India turns net exporter of steel to China for the first time in years

Demand for imported steel surged after China faced domestic supply disruptions

Under Modi government, net imports of steel had gone down and there was an increase of steel exports from the country | Reuters Under Modi government, net imports of steel had gone down and there was an increase of steel exports from the country | Reuters

The COVID-19 pandemic and the nationwide lockdown may have disrupted domestic demand, steel manufacturers in India have been boosted by a surge in exports, especially to our neighbour China, even as border tensions have risen between the two countries. 

Between April and August, as domestic demand slumped, 60-80 per cent of the total steel produced by Indian companies was exported with China accounting for 45 per cent of the total steel exports, according to credit rating agency CRISIL.

“India turned net exporter of steel to China for the first time in several years, with 69 per cent of semi-finished steel and 28 per cent of finished steel heading there between April and August,” it said.

In the same period, border tensions between India and China have risen sharply following violent clashes in the Galwan Valley in Ladakh. India reciprocated by banning several leading Chinese smartphone apps and barred Chinese companies from participating in road projects and government contracts.

According to the World Steel Association, China was the largest steel producer in the world in 2019, with crude steel production of 996.3 million tonnes. India was the second-largest, with crude steel production of 111.2 million tonnes.

Between January and June 2020, while China’s steel production rose 1.4 per cent to 499.01 million tonnes, India’s steel production slumped 24.2 per cent to 43.13 million tonnes.

What’s driving this huge growth in Indian steel exports, especially to China, which is far ahead of India in terms of production?

While China is the largest steel producer, it imports much of the iron ore it requires to produce the steel. A supply disruption that led to a surge in iron ore prices hit Chinese companies hard.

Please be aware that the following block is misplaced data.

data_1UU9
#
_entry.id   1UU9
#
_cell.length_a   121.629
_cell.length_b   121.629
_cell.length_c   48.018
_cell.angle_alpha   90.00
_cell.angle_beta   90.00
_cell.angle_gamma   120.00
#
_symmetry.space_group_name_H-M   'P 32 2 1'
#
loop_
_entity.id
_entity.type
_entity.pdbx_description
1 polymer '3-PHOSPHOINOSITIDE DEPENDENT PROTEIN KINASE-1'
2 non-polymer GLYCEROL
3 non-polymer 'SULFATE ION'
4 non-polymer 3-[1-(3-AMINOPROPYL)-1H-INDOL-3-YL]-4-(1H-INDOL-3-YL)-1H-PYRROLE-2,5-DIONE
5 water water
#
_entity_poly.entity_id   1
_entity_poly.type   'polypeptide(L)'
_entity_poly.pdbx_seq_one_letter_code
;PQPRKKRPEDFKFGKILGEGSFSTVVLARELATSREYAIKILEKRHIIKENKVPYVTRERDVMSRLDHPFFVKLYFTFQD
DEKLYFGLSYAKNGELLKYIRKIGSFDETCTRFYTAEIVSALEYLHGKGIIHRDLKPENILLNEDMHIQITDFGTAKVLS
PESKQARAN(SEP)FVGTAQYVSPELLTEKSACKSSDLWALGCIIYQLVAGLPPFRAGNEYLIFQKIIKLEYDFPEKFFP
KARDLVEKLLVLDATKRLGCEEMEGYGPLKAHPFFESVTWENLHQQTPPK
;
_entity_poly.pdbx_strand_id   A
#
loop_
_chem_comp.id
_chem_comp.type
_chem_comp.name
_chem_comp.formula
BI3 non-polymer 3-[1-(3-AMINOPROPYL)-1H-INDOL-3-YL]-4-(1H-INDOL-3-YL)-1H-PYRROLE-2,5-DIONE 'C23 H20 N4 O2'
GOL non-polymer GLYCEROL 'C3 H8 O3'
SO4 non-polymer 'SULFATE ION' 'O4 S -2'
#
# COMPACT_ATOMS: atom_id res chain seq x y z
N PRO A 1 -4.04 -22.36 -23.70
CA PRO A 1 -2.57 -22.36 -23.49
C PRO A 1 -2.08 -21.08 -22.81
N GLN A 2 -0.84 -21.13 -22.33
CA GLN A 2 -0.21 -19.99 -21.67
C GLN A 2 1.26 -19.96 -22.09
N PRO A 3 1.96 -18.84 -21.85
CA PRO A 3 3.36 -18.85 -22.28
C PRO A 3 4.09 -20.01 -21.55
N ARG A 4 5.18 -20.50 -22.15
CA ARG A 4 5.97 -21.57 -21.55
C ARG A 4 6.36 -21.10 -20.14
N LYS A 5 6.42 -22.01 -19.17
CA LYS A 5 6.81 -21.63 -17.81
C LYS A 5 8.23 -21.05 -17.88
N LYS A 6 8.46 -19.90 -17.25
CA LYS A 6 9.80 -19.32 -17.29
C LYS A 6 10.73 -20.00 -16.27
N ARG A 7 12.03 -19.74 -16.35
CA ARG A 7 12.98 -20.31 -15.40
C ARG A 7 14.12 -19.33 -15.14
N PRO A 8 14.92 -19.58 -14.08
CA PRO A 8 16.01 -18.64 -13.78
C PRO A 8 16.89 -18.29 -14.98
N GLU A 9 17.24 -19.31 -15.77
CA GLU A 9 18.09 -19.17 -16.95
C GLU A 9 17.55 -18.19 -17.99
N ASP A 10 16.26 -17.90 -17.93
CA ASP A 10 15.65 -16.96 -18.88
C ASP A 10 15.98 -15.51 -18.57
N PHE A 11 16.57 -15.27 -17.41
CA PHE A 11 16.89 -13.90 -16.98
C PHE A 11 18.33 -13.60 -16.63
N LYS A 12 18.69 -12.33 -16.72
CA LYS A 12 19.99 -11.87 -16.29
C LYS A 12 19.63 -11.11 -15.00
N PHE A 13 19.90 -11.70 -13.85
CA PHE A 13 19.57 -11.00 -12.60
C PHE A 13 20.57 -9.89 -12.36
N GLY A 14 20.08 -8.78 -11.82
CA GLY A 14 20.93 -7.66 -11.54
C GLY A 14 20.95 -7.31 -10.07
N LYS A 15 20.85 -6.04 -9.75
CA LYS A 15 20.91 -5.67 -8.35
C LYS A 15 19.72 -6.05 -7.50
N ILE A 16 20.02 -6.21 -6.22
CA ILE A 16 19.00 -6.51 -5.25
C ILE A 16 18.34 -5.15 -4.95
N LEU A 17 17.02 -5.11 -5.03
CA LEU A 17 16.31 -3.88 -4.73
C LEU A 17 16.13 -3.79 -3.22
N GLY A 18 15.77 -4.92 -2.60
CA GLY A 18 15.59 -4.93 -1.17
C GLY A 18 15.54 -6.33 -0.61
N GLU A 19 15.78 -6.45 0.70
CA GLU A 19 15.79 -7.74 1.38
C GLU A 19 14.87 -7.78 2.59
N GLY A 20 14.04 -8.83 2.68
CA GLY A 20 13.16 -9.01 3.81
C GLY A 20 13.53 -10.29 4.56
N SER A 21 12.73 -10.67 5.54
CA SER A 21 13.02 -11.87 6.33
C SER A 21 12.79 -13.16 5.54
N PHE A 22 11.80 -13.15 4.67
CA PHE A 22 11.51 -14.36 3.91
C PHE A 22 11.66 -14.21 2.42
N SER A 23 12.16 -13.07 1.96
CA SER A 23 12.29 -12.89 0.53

“For China, supply disruptions and elevated global iron ore prices led to higher steel imports in these months, given that it imports over 90 per cent of its iron ore requirement,” noted CRISIL.

Over the last few months, iron ore prices soared due to supply disruptions especially in Brazil and Australia, key producers of the raw material. From around $85 per tonne in April, iron ore prices topped $120 per tonne in August, due to the supply issues as well as a revival in demand in China.   Iron ore prices even galloped past coking coal prices for the first time in the past 25 years.

Demand for steel in China is massive, particularly for infrastructure development. But due to a surge in iron ore prices, Chinese companies, particularly port-based, imported semi-finished steel products and process them further, so that they could save on the higher iron ore prices.

“More than two-thirds of Indian semi-finished exports were to China in April-August,” it said. 

According to the China Iron and Steel Association, imports of finished steel, which account for around  1 million tonnes per month, also increased 20 per cent in the first half of the year.

This increased export demand helped key steel producers in India ride through the strict lockdown that India had imposed in April and May, said CRISIL. 

Helped by the exports, despite domestic demand plunging 38 per cent between April-August, overall crude steel production in India fell only 27 per cent. For the export-oriented steel manufacturers, production during this period fell only 20 per cent.

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